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Inhibition of return (IOR) refers to the slowing of responses to stimuli presented at the same location as a preceding cue. However, the cue-target paradigm used in most previous studies may have overestimated the contribution of eye movement programming to IOR, due to the existence of manual response inhibition effects. This confound can be circumvented by using a target-target paradigm in which participants respond to all stimuli. Here, we compared IOR magnitude from tactile cue-target and target-target tasks involving identical interstimulus intervals of 1,400 and 1,800 ms. Reaction times were measured using a foot pedal toe-lift response and a vocal response. Tactile IOR was observed using both modes of response, demonstrating IOR for the first time using a non-spatial, vocal response. Moreover, IOR effects were significantly smaller in target-target compared to cue-target conditions, thereby confirming the existence of the response inhibition confound.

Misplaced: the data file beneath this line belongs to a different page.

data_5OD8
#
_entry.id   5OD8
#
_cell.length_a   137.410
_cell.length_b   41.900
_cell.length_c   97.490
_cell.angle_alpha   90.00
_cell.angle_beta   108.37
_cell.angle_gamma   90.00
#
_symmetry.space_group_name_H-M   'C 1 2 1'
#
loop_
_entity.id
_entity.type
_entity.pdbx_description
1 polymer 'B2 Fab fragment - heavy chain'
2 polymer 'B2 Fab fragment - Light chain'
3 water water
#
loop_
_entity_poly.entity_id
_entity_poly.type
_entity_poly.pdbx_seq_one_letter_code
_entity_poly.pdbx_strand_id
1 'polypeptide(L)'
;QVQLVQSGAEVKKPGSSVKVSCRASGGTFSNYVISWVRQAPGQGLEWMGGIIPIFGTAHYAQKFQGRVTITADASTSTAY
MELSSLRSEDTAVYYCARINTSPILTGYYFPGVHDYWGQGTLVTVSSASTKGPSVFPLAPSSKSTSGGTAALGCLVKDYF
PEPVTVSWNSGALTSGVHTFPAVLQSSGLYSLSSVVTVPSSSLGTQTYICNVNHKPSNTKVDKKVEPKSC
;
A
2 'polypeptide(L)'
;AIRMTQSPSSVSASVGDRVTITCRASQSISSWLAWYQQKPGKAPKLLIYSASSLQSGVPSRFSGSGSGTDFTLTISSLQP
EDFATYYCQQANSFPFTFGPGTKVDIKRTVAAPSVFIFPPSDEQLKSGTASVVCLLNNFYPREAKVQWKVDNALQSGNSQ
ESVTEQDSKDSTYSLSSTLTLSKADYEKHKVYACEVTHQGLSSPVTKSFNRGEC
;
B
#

Original publication




Journal article


Exp Brain Res

Publication Date





54 - 59


Adolescent, Adult, Attention, Cues, Female, Foot, Humans, Male, Movement, Reaction Time, Speech, Superior Colliculi, Touch